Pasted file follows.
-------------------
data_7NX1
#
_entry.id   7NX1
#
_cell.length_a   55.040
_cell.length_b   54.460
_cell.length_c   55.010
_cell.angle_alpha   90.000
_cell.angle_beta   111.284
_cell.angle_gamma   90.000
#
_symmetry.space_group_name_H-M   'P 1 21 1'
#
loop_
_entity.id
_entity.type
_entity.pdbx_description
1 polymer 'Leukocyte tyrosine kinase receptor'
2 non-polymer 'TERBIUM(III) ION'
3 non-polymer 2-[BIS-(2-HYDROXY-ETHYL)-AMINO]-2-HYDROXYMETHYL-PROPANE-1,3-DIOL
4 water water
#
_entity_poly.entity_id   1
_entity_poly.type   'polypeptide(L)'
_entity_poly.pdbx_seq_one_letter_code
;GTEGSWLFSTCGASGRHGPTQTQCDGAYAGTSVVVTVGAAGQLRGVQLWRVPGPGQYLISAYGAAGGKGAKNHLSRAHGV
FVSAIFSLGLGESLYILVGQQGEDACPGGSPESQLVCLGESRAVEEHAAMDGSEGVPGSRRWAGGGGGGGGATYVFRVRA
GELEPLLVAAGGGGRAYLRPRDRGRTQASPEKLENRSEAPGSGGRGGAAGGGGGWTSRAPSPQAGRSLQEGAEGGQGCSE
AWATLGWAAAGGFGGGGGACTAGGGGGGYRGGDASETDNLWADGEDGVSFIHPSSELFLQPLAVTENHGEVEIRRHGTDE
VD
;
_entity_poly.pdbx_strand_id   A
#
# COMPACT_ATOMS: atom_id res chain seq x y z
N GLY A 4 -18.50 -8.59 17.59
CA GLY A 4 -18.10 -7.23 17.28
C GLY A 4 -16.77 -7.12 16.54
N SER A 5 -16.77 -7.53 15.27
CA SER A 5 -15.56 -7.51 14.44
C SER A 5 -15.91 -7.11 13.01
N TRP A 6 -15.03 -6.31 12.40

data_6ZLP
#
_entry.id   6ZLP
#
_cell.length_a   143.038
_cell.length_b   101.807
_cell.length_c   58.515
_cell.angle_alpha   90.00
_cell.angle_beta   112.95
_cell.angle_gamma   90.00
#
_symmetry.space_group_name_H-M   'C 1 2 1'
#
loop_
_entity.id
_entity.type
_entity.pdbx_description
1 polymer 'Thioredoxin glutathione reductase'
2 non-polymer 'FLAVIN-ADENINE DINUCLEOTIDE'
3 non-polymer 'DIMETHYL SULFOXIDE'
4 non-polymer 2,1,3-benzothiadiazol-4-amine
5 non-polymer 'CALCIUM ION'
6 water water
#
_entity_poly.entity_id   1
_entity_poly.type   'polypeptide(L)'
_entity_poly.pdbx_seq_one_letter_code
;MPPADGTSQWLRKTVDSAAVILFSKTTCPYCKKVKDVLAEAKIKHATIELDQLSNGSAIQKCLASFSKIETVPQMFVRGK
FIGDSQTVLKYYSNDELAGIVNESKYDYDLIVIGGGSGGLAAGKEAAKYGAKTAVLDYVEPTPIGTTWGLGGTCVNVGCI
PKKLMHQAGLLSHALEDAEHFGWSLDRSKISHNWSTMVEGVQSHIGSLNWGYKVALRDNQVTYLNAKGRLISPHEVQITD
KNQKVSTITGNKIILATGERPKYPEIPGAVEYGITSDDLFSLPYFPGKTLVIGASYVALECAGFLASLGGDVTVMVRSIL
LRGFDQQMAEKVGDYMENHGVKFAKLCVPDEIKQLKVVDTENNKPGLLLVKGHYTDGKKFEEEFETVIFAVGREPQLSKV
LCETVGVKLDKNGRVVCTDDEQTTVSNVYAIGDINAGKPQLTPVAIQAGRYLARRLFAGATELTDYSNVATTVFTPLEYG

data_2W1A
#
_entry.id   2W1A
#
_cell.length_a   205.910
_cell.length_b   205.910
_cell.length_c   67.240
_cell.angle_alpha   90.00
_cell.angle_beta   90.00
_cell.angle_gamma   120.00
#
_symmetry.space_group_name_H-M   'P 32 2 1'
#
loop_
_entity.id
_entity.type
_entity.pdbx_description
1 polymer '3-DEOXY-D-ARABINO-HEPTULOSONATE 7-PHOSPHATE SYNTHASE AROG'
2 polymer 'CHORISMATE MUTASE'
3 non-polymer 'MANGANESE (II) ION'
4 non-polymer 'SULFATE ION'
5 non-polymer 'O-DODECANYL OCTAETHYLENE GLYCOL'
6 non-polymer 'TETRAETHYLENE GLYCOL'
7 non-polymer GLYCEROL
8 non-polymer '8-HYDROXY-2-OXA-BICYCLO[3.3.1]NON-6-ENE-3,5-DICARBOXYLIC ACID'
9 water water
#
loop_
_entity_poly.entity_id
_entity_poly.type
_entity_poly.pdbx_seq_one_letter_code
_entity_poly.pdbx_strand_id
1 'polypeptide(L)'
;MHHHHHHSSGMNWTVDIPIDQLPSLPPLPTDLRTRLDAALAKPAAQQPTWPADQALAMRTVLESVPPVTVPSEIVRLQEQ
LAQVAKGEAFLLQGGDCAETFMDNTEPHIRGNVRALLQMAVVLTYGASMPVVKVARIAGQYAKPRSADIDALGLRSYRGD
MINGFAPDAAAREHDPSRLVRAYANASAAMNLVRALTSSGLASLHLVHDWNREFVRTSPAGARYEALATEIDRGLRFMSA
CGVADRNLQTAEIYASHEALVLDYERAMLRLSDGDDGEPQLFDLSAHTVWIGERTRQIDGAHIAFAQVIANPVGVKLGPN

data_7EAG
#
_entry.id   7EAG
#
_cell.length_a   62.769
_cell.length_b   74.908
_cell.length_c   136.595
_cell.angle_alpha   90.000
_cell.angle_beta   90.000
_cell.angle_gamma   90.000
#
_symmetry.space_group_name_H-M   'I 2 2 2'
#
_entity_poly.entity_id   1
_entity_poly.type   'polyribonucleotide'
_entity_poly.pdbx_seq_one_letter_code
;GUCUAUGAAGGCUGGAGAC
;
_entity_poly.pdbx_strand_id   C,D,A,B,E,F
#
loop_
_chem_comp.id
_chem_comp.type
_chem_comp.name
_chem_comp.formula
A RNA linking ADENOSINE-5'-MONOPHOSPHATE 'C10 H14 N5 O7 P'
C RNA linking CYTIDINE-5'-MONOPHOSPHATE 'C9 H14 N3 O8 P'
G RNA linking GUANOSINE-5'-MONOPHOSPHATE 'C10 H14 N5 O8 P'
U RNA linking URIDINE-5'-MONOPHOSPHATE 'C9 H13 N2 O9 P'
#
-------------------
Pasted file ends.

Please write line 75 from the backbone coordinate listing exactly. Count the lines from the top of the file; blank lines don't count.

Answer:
data_2W1A